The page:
AFTER two years back in South Africa, it's time to address one of the serious problems surrounding the PSL, indisputably the richest league on the continent. It’s time to ask salient questions about the all-powerful Irvin Khoza, despite my twitter timeline being haunted by the Ghost of Soweto. Time to lay my cards on the table without fear or favour.
This isn't the blog I intended to put up today. My thoughts are drawn to Gordon Igesund's first Bafana Bafana squad and the resignation of England Test cricket captain Andrew Strauss, both of which will be announced today.
But the demands from Orlando Pirates fans on Facebook and Twitter knows no limits. They want me to explain why I feel their beloved Iron Duke should step down from his position of PSL chairman as soon as possible, for the sake of the game.
I should point out I've never met the man. Back in the 1980s, when I was heavily involved in South African football, the Iron Duke was a shadow in the foothills of football, a minor extra without an illustrious career in the game like the powerful figures of the time, Kaizer Motaung and Jomo Sono.
Khoza's rise to prominence, his incredible journey to a controlling position at Orlando Pirates, is easy to explain. The 64-year-old is a political genius, a master of diplomacy, despite an arrest for tax fraud in 2001 and two fines for insurance fraud.
He now holds a majority interest in the Orlando Stadium, has vast power within SAFA, decides the direction of the national team and - after playing a leading role in a highly successful World Cup on South African soil - he was able to focus on his beloved Buccaneers and they promptly picked up two successive trebles.
I'm told Khoza also has a stake in the Ellis Park sporting precinct, I've seen his mansion in Soweto - and he even has President Jacob Zuma in his family tree, though I won't go in to that here.
The conflict of interest inherent in Khoza's position as the major power at Orlando Pirates, the PSL and SAFA shouldn't need to be explained, but here I will list my reasons why I believe all is not right given the current status quo.
ONE: When Orlando Pirates fans got out of hand on Saturday night at Khoza's Orlando Stadium, I was there. I pointed out the paucity of trained stewards, the lack of warnings from the public address system and the presence of fireworks and bottles among the unsearched Ghost which led to a brief stoppage of game and several injuries.
On Monday on eNCAnews, eTV Sunrise, KayaFM, here and in The New Age, I highlighted a list of measures which should now be taken to ensure there is no repeat of the violence which broke out during a shock 3-0 MT8 defeat at the hands of SuperSport United.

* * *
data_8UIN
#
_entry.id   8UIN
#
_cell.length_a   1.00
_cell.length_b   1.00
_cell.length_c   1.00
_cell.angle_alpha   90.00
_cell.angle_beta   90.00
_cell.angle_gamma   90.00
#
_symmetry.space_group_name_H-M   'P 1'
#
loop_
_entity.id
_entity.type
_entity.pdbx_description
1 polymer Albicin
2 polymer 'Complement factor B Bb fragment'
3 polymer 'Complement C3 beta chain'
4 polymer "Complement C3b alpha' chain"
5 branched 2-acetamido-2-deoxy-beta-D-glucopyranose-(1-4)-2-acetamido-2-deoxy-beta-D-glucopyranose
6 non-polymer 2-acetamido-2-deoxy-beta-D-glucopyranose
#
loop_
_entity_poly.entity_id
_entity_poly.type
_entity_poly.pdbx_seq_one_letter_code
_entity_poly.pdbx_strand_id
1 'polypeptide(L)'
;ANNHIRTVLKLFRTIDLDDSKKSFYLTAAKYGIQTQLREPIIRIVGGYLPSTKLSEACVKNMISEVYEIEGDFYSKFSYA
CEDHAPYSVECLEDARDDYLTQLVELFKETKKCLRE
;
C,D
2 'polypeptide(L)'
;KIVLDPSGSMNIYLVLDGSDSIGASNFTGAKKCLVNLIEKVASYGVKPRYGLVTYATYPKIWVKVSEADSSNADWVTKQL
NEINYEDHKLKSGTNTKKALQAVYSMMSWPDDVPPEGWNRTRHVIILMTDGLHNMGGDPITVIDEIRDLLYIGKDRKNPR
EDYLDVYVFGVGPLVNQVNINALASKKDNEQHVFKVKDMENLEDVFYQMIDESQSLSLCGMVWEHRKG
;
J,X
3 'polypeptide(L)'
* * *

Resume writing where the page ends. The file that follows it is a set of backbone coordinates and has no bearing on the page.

With Khoza's Pirates fined FOUR TIMES since March last year, I called for immediate and punitive action. A big fine, a game played behind closed doors and further punishment for the apologetic Benni McCarthy, whose needless red card ultimately led to Saturday night's trouble, which I witnessed from a position amid the furious Buccaneer fans.
What did Khoza's PSL do? They charged arch-rivals Kaizer Chiefs AND Orlando Pirates with failing control their fans. Once more, we witnessed the shrewd political machinations of the Iron Duke. The AmaKhozi DID throw a few things at Lotus Versfeld on August 5 but that was nearly a month ago, and there had been no calls for further action from ANYBODY. It was not a major incident.
It's arguable Chiefs deserved some sort of censure for their away fans that day, but in football, the conduct of travelling supporters is difficult to monitor. It may be that Khoza had no part to play in this decision to charge BOTH of South Africa's giants on the same day.
But as long as the Iron Duke runs both the PSL and Pirates, it's hard to see yesterday's move as anything other than an attempt to deflect attention away from the problems at the Orlando Stadium on Saturday night, where Khoza is ultimately responsible for security and fan behaviour.
We shall find out if real action is taken against the Buccaneers on September 7, when the hearing in to both situations is held.
TWO: Though nobody is questioning Orlando Pirates' position as the premier team in South Africa after their two successive PSL championships, it was a bit of a surprise when FOR THE SECOND SEASON RUNNING, the Buccaneers were "drawn" to play Golden Arrows on the last day of last season.